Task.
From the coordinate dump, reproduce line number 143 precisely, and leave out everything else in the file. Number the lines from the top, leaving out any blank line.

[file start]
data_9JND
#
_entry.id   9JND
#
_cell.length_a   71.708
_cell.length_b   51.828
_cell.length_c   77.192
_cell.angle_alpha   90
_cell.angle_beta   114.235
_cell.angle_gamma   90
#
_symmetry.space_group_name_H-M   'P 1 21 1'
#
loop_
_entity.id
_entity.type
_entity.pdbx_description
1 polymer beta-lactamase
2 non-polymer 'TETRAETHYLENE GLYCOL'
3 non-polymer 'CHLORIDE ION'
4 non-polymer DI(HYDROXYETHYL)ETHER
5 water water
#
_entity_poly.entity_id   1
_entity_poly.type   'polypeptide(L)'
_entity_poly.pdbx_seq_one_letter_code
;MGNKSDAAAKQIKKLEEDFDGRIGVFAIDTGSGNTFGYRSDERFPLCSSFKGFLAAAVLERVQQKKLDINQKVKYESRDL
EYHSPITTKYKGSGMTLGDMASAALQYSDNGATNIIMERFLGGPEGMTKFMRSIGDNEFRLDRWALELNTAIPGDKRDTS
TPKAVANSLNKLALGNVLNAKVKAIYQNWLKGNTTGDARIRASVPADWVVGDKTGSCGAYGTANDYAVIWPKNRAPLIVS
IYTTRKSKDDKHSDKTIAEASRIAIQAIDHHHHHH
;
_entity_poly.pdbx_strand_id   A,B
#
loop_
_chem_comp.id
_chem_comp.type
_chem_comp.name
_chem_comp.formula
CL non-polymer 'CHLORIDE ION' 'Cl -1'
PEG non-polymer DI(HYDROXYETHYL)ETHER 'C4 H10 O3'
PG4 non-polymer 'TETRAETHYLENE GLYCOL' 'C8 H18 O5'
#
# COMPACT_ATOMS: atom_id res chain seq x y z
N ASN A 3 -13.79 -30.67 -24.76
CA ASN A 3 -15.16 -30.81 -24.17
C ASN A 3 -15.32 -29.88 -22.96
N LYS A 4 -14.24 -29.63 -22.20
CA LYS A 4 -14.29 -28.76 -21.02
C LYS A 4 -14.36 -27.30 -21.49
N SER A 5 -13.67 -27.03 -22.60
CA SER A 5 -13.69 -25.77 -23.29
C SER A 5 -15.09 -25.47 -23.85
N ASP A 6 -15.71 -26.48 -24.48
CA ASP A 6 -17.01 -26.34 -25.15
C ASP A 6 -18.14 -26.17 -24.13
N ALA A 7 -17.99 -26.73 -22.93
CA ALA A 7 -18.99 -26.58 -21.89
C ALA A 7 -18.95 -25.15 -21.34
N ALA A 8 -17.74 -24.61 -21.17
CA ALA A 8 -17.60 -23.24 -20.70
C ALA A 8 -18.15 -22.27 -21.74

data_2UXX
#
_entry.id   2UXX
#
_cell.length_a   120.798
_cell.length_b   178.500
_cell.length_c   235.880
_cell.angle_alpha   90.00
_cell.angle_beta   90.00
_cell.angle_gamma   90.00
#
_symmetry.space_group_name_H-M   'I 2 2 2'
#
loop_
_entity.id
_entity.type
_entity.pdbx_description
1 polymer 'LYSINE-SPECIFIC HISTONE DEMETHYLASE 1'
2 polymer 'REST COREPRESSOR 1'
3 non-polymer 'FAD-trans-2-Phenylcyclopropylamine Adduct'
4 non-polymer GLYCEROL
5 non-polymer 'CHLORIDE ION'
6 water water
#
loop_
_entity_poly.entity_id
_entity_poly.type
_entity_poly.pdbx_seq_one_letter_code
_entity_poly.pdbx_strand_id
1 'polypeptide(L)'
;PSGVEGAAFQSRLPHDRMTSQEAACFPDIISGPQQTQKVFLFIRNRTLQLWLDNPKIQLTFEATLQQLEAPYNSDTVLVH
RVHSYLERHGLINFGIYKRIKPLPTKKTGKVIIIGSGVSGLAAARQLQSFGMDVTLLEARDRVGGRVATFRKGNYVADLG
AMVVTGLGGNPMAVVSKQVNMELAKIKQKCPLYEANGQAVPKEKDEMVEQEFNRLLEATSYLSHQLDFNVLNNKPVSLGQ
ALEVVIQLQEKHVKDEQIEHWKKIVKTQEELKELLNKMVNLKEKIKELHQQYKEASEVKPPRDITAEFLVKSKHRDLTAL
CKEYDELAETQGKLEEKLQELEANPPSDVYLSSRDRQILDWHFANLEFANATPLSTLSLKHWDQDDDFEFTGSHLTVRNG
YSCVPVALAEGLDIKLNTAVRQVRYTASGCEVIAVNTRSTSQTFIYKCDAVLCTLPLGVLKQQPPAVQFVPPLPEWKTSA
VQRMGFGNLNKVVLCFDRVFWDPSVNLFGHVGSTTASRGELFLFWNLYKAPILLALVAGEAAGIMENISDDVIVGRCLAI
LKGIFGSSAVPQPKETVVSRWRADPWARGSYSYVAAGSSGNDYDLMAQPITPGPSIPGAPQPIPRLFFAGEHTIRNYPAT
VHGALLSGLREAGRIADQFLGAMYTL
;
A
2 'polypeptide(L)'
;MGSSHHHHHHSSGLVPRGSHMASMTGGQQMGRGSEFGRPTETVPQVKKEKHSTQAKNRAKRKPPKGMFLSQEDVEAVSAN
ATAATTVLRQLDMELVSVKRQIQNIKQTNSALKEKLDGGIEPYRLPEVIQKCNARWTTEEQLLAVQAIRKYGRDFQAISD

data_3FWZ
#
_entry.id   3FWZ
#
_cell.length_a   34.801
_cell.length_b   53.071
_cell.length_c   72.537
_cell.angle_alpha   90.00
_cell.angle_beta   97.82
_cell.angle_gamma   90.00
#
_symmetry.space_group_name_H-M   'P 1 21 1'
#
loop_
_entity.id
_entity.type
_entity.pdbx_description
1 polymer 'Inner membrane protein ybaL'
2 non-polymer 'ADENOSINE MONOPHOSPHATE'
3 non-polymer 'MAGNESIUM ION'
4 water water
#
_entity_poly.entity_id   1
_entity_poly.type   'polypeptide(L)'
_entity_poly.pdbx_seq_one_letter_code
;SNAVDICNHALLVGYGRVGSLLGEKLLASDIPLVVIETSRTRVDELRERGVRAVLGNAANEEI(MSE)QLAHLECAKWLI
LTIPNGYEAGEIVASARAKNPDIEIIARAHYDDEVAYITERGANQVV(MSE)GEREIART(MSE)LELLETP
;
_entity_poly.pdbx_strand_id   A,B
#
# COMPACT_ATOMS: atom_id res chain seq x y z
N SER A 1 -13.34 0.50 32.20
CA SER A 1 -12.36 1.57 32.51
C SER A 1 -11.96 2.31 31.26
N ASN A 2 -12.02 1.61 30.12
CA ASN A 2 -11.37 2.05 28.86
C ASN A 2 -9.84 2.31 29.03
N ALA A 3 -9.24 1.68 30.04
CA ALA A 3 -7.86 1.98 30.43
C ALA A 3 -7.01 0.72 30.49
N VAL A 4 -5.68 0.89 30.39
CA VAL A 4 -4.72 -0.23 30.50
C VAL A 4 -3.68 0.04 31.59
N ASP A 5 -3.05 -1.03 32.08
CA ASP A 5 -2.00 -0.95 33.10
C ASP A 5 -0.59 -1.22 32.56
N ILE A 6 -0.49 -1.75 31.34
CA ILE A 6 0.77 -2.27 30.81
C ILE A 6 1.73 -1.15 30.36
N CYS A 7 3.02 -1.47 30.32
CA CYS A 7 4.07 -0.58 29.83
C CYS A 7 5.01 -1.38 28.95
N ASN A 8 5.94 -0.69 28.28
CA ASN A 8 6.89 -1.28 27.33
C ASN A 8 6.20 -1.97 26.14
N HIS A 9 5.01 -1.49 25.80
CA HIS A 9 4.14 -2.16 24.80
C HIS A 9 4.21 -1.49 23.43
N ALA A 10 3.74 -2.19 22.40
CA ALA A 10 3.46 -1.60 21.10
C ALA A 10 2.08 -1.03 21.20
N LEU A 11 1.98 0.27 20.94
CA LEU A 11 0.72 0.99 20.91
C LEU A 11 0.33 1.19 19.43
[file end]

N ALA A 3 -9.24 1.68 30.04